By Nidal al-Mughrabi
GAZA (Reuters) – Weeks of violent protests by young men in Gaza have sent a message about the dire financial squeeze in the Israeli-blockaded enclave, economists and even some senior Israeli officials believe, and relief measures may be in the offing.
Ostensibly the protests, organised by youth groups but backed by Gaza’s ruling Islamist movement Hamas, were about the treatment of Palestinian prisoners in Israeli jails and visits by Jewish groups to the Al Aqsa mosque compound, a site holy to both Muslims and Jews, who know it as the Temple Mount.
But a senior Israeli official noted the relative restraint by Hamas, which did not officially join the protests itself or launch more rockets at Israel. He suggested the more immediate reason for the unrest was less long-time grievances related to the Palestinian national cause and more Gaza’s economic misery.
“The protests are about money,” said the Israeli official, speaking on condition of anonymity due to the topic’s sensitivity. “What we’re seeing on the (border) fence is a message. They are asking for financial help.”
Some 2.3 million people live in the narrow coastal strip, where per capita income is around a quarter the level in the Israeli-occupied West Bank and where over half the population lives below the poverty line, according to IMF estimates.
In the recent unrest, youths hurling stones and improvised explosive devices faced off against Israeli troops along the border fence who responded with live fire before calm was restored last week by Egyptian, U.N. and Qatari negotiators.
Sources close to the mediation said while some of Hamas’s demands are political, relaxing economic sanctions against Gaza is key to at least maintaining calm along the frontier.
The sources expect Israel, which along with Egypt maintains a tight blockade of the Gaza Strip that has helped cripple its economy, to announce further easings in coming days, including hundreds more permits for work in Israel.
Since 2021, when it fought a 10-day war with Hamas, Israel has softened some curbs on Gaza, offering thousands of work permits as well as measures to facilitate exports and improve its dilapidated utilities after years of underinvestment.
A recent International Monetary Fund report said that for any stable long-term economic recovery in Gaza, “lifting of the blockade and easing of the Israeli-imposed restrictions are essential”.
It noted that Gaza had lagged far behind the West Bank over the past 15 years, mainly due to the years of isolation and repeated conflict after Hamas came to power in 2007, with 77% of households receiving aid, mainly cash or food.
With an official unemployment rate in Gaza of over 46%, Hamas itself has faced rumbling discontent over its economic management although for its part, the movement blames the Israeli blockade for the enclave’s economic woes.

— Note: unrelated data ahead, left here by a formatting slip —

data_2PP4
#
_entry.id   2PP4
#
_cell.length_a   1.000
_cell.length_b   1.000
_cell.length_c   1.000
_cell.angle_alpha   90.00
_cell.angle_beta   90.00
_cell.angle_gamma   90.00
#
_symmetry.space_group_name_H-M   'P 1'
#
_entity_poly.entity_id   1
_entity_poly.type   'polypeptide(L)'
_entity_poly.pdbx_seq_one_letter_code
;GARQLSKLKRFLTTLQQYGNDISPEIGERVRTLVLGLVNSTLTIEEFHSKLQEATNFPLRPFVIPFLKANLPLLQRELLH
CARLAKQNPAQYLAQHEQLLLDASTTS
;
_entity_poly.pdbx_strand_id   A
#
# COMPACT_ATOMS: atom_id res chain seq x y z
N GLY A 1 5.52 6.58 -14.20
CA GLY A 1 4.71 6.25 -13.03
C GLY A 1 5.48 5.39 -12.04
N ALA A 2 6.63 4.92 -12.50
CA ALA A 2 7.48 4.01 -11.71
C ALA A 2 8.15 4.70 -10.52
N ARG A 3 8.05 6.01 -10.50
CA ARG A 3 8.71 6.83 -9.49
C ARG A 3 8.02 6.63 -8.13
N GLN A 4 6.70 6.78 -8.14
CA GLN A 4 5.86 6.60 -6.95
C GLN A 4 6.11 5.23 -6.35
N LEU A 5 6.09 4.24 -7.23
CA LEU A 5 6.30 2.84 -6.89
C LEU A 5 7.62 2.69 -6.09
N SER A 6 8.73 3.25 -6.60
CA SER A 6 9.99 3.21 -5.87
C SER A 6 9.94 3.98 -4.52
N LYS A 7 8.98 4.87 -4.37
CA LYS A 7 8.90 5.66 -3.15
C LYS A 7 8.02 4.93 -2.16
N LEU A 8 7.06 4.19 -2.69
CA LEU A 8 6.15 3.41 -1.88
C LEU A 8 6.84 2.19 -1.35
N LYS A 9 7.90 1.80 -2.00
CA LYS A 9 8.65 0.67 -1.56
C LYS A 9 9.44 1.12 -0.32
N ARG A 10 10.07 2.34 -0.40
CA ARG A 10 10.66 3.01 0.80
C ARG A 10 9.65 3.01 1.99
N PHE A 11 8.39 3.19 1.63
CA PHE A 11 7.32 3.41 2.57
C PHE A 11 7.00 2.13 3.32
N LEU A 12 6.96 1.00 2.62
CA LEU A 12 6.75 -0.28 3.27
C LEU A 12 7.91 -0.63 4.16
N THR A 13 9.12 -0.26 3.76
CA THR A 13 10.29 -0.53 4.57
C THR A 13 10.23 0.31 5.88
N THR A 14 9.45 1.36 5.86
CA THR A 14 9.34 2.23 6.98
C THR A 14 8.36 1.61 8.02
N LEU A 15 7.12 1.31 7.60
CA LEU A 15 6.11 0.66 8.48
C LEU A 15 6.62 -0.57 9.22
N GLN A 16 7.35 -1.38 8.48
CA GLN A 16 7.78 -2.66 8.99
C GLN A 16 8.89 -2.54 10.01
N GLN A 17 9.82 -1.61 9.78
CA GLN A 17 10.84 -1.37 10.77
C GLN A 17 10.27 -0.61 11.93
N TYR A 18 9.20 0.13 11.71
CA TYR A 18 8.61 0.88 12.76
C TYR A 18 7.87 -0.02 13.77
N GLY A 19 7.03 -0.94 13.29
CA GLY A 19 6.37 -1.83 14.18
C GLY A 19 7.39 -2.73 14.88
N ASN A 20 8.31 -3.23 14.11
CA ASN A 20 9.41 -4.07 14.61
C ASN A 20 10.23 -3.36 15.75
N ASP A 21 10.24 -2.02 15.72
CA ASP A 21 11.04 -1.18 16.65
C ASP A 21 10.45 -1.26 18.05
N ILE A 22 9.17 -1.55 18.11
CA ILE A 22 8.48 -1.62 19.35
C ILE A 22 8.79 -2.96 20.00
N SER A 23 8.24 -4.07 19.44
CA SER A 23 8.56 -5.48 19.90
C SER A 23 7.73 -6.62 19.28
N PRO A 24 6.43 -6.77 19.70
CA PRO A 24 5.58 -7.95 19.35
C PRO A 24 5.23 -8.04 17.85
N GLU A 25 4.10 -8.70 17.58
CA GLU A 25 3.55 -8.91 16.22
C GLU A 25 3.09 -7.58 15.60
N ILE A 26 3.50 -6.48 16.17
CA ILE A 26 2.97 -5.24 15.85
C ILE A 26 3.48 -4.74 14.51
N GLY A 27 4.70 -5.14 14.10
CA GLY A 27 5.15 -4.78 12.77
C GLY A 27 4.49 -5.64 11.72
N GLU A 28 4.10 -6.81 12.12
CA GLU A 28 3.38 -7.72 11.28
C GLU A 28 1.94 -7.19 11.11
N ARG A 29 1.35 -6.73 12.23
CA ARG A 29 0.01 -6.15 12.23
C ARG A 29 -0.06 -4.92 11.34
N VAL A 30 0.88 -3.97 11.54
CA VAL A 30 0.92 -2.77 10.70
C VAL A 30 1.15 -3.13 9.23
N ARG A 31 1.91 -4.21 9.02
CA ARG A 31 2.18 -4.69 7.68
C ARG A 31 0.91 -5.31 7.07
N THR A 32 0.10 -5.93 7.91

“If there’s to be an explosion, let it be against the party that created these conditions, which is the (Israeli) occupation,” said senior Hamas official Bassem Naim.
Hamas leaders say any calm in Gaza will remain fragile unless Israel lifts the blockade and ends “aggressive measures and assaults in the West Bank and Jerusalem”, but they signal no interest in a new war.
Aware of the potential for worsening instability in Gaza, Israel has issued over 18,000 work permits to Palestinians there, which has allowed workers to bring in some $2 million a day and offered other forms of economic relief.
“The permit is everything for me, it is my life. If permits stop I will stop,” said Bilal Al-Najar, who took in 30-35 shekels ($7.70-$9.05) a day as a vegetable vendor in Gaza before earning 10 times more working in a restaurant in the southern Israeli city of Lod.
Gaza’s clothing sector, one of the main beneficiaries of any moderation of the blockade, has seen sales rise 10-fold since 2015, the year after an earlier war, and this year revenues look set to top the $22 million generated in 2022.
“If crossings are open, and the political situation is good this makes things in Gaza fit for a bigger revival both for work and for living,” said Bashir Al-Bawab, CEO of Unipal Company, one of Gaza’s largest clothing factories that have partnerships with Israeli companies.
But while Israel has offered economic incentives to avoid conflict, they are always liable to being cut off abruptly, exposing companies like Unipal, which exports 150,000 items a month to Israel, to constant uncertainty.
Last month, Israel imposed a brief blockade on exports from Gaza after inspectors said they uncovered an attempt to smuggle explosives into the West Bank. It then followed up by closing crossing points used by workers going to their jobs in Israel and the West Bank in response to the border protests.
($1 = 3.8675 shekels)
(Reporting by Nidal al-Mughrabi; writing by Nidal al-Mughrabi and James Mackenzie; editing by Mark Heinrich)